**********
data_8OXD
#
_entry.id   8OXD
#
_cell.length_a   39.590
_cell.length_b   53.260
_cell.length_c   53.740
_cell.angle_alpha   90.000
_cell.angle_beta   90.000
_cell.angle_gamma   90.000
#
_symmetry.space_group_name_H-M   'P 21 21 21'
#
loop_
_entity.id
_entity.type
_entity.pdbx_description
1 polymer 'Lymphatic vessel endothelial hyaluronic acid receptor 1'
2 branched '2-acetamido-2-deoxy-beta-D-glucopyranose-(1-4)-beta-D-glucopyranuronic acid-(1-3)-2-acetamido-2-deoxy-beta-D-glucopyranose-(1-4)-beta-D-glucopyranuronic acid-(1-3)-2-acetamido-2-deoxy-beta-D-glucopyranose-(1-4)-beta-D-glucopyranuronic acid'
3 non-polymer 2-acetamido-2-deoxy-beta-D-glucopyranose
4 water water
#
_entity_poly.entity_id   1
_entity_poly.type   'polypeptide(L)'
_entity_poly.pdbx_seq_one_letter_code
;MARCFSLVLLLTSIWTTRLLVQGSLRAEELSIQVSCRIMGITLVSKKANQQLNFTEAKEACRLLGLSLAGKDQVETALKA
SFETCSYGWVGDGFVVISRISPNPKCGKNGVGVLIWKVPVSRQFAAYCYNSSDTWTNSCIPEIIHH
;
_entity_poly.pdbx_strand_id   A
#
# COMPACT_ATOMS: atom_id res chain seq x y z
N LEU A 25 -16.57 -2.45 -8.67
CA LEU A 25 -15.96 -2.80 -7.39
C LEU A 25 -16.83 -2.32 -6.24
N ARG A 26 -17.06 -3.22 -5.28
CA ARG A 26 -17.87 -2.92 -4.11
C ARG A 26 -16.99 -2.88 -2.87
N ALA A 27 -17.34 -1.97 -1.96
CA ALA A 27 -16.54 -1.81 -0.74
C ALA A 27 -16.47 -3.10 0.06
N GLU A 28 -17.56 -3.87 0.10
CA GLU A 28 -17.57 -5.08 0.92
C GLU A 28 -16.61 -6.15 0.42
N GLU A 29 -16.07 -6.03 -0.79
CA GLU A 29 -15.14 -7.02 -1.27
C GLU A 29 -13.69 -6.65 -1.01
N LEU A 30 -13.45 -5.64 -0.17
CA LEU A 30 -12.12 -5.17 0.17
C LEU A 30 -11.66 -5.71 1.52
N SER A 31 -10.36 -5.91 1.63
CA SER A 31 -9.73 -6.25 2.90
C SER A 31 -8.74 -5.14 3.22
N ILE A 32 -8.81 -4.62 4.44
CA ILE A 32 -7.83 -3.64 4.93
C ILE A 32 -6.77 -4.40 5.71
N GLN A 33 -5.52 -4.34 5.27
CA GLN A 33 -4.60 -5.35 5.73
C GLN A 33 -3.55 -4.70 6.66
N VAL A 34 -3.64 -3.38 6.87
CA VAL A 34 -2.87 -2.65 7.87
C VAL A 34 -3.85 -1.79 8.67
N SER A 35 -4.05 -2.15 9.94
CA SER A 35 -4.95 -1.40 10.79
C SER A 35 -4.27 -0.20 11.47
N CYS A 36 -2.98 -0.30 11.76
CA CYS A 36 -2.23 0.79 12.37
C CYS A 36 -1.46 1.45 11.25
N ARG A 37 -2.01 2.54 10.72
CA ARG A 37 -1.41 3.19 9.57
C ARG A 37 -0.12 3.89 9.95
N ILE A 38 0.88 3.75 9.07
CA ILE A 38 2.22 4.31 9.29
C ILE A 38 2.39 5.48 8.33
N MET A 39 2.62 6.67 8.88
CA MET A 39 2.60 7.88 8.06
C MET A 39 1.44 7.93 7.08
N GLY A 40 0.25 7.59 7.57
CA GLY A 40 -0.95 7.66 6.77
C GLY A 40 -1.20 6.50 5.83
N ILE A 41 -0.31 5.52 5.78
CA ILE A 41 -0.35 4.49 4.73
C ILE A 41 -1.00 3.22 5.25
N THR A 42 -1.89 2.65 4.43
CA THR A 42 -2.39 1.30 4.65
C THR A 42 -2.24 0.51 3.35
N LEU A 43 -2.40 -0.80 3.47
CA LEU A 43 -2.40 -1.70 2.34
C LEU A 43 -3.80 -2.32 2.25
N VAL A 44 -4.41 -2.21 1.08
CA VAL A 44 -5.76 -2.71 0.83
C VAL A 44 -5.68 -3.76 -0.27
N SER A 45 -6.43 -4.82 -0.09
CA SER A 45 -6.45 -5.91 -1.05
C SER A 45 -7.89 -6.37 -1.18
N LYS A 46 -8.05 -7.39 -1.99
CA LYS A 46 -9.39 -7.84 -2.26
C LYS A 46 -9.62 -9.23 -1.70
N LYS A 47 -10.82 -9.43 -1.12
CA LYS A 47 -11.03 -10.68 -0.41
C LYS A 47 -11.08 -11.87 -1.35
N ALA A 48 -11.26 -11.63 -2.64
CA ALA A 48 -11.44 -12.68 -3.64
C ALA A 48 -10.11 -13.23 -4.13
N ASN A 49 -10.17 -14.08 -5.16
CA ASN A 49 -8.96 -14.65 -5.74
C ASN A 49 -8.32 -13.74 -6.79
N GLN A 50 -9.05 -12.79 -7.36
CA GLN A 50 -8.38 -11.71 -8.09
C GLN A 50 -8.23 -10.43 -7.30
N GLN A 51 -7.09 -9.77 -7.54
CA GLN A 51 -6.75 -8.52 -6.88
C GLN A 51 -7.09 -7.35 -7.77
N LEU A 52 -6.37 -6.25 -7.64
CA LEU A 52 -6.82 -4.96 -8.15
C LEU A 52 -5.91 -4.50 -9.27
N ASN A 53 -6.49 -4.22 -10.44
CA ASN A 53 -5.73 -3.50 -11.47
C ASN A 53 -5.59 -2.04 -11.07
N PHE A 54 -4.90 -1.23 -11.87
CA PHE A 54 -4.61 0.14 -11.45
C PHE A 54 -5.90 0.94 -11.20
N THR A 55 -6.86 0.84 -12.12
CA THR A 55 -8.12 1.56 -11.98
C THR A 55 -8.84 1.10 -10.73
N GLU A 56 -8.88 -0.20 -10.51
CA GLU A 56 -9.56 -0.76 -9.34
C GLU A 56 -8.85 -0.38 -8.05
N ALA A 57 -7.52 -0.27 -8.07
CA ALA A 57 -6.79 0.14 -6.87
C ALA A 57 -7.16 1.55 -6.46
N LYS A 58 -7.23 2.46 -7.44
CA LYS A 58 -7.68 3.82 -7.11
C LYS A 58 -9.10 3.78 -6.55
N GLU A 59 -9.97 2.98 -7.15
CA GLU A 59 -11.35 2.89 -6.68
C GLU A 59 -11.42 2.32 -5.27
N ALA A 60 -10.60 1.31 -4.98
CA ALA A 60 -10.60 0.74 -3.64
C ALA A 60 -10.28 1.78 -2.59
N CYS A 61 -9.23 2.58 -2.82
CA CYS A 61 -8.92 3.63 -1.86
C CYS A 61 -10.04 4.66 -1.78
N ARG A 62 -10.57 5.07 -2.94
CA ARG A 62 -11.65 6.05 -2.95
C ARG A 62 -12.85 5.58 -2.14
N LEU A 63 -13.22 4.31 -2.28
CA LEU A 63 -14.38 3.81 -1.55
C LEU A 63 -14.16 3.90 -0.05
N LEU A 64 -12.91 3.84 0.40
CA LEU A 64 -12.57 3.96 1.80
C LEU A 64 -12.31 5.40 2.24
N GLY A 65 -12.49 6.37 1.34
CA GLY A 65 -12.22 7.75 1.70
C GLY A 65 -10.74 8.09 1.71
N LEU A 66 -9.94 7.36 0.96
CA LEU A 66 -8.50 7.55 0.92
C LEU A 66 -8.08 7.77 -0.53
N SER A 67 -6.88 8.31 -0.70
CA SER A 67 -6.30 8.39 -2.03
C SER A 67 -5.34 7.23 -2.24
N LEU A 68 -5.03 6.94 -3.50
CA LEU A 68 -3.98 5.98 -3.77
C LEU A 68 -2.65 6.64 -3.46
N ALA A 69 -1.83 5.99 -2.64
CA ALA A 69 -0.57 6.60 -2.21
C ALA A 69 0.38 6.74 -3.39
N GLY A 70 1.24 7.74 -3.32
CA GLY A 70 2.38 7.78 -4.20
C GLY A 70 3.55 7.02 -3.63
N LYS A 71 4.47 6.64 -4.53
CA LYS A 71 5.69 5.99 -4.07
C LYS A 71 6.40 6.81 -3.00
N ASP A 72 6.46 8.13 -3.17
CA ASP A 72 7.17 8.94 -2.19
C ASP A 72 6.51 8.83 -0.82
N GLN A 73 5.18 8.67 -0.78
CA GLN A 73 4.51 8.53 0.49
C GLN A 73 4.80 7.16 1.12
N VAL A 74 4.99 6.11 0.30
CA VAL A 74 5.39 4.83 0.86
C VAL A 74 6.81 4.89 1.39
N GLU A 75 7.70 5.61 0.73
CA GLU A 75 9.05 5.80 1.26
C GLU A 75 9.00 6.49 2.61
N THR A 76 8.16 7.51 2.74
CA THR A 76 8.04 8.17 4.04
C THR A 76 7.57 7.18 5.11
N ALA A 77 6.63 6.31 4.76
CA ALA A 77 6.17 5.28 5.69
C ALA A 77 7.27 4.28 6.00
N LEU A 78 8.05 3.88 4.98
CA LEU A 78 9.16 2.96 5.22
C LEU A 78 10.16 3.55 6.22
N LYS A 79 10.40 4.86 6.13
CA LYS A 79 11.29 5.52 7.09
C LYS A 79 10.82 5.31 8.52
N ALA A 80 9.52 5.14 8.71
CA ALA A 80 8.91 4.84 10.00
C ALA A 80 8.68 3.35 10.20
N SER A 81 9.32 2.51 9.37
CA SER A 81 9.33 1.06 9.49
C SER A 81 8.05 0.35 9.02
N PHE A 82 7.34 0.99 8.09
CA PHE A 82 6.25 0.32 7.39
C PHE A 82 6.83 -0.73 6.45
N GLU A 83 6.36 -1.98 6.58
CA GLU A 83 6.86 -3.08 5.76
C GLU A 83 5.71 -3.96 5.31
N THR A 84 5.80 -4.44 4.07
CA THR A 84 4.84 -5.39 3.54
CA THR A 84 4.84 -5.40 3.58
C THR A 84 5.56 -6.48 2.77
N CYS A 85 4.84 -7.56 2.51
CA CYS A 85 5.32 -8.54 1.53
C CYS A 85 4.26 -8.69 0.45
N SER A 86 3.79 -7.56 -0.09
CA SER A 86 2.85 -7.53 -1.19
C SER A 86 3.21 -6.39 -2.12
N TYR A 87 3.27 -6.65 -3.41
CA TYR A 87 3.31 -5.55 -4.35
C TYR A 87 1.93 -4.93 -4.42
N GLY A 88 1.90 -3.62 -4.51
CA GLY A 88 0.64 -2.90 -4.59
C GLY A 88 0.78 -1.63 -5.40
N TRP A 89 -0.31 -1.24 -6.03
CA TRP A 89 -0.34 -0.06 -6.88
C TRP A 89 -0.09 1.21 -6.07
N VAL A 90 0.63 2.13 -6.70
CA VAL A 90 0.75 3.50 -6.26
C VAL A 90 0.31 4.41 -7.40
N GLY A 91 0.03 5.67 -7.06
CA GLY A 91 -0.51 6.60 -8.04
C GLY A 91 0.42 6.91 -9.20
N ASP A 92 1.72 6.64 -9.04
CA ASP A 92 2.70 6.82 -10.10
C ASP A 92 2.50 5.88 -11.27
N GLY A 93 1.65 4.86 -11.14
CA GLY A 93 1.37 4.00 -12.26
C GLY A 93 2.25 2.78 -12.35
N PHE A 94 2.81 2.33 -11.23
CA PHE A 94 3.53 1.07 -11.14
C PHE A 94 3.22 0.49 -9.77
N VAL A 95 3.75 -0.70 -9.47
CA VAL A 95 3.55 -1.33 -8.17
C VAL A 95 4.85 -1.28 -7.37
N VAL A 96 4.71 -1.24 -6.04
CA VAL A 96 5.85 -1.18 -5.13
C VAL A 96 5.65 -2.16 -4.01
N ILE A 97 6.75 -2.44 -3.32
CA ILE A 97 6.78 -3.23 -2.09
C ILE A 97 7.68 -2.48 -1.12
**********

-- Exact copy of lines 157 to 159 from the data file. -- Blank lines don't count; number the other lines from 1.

C LEU A 66 -8.08 7.77 -0.53
N SER A 67 -6.88 8.31 -0.70
CA SER A 67 -6.30 8.39 -2.03